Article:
NCBI ROFL: Characterization of coarse particulate matter in school gyms.

By ncbi rofl | November 25, 2011 3:03 am

“We investigated the mass concentration, mineral composition and morphology of particles resuspended by children during scheduled physical education in urban, suburban and rural elementary school gyms in Prague (Czech Republic). Cascade impactors were deployed to sample the particulate matter. Two fractions of coarse particulate matter (PM(10-2.5) and PM(2.5-1.0)) were characterized by gravimetry, energy dispersive X-ray spectrometry and scanning electron microscopy. Two indicators of human activity, the number of exercising children and the number of physical education hours, were also recorded. Lower mass concentrations of coarse particulate matter were recorded outdoors (average PM(10-2.5) 4.1-7.4 μg m(-3) and PM(2.5-1.0) 2.0-3.3 μg m(-3)) than indoors (average PM(10-2.5) 13.6-26.7 μg m(-3) and PM(2.5-1.0) 3.7-7.4 μg m(-3)). The indoor concentrations of coarse aerosol were elevated during days with scheduled physical education with an average indoor-outdoor (I/O) ratio of 2.5-16.3 for the PM(10-2.5) and 1.4-4.8 for the PM(2.5-1.0) values. Under extreme conditions, the I/O ratios reached 180 (PM(10-2.5)) and 19.1 (PM(2.5-1.0)). The multiple regression analysis based on the number of students and outdoor coarse PM as independent variables showed that the main predictor of the indoor coarse PM concentrations is the number of students in the gym. The effect of outdoor coarse PM was weak and inconsistent. The regression models for the three schools explained 60-70% of the particular dataset variability. X-ray spectrometry revealed 6 main groups of minerals contributing to resuspended indoor dust. The most abundant particles were those of crustal origin composed of Si, Al, O and Ca. Scanning electron microscopy showed that, in addition to numerous inorganic particles, various types of fibers and particularly skin scales make up the main part of the resuspended dust in the gyms. In conclusion, school gyms were found to be indoor microenvironments with high concentrations of coarse particulate matter, which can contribute to increased short-term inhalation exposure of exercising children.”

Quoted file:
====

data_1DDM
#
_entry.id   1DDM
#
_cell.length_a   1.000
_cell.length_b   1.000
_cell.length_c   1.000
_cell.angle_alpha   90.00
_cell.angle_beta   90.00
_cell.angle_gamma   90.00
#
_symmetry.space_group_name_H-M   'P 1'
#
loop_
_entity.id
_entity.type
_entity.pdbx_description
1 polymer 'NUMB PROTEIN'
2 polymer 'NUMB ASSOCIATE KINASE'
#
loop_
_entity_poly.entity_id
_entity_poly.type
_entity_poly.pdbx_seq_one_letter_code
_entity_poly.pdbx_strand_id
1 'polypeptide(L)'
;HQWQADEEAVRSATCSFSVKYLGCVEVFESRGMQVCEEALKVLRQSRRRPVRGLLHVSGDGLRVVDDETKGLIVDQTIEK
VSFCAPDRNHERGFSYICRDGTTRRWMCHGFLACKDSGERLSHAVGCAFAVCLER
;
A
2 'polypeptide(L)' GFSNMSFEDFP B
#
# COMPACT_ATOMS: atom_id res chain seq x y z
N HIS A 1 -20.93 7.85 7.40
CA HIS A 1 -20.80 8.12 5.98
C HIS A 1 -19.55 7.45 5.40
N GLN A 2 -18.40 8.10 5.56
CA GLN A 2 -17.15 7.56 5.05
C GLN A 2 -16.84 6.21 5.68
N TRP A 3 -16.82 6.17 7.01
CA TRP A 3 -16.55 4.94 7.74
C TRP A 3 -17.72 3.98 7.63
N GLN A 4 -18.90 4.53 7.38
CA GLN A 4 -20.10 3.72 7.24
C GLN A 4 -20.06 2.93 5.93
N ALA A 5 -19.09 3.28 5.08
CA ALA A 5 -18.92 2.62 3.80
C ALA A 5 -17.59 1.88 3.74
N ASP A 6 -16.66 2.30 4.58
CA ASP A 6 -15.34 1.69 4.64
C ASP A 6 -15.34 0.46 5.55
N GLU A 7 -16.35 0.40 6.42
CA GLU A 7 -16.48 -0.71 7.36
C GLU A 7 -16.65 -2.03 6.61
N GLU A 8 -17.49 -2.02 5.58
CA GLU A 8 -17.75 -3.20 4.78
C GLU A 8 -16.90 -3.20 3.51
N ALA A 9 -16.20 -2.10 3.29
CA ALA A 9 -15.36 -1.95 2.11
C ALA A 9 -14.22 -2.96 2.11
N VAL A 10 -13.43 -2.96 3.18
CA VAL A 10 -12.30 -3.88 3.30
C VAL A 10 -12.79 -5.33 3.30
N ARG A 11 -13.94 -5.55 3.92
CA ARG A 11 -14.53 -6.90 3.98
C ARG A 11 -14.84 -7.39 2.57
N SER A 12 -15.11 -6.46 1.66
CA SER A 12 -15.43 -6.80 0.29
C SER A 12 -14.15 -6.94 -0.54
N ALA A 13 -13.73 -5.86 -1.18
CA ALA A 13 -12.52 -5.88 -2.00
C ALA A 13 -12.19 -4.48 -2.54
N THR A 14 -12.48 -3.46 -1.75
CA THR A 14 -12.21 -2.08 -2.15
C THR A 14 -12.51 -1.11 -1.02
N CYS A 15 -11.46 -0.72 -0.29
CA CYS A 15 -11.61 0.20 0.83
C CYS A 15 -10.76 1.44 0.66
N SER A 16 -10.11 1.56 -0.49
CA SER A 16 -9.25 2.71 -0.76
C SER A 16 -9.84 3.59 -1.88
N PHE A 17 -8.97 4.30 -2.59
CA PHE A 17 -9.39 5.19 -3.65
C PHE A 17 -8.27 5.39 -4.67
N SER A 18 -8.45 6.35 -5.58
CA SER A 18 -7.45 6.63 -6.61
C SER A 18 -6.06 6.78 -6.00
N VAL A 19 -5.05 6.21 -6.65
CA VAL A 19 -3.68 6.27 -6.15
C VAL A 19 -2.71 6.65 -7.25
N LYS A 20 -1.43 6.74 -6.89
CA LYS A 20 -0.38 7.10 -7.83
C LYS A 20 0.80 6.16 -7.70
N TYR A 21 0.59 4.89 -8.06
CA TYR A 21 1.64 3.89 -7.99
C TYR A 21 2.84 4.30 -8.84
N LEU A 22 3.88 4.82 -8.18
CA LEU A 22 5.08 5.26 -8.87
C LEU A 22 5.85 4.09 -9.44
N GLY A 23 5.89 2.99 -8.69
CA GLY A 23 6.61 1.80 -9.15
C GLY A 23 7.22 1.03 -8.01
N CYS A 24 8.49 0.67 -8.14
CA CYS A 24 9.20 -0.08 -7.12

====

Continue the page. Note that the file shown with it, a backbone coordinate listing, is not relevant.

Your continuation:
Photo: flickr/USDAgov

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NCBI ROFL is the brainchild of two Molecular and Cell Biology graduate students at UC Berkeley and features real research articles from the PubMed database (which is housed by the National Center for Biotechnology information, aka NCBI) that they find amusing (ROFL is a commonly-used internet acronym for "rolling on the floor, laughing"). Follow us on twitter: @ncbirofl

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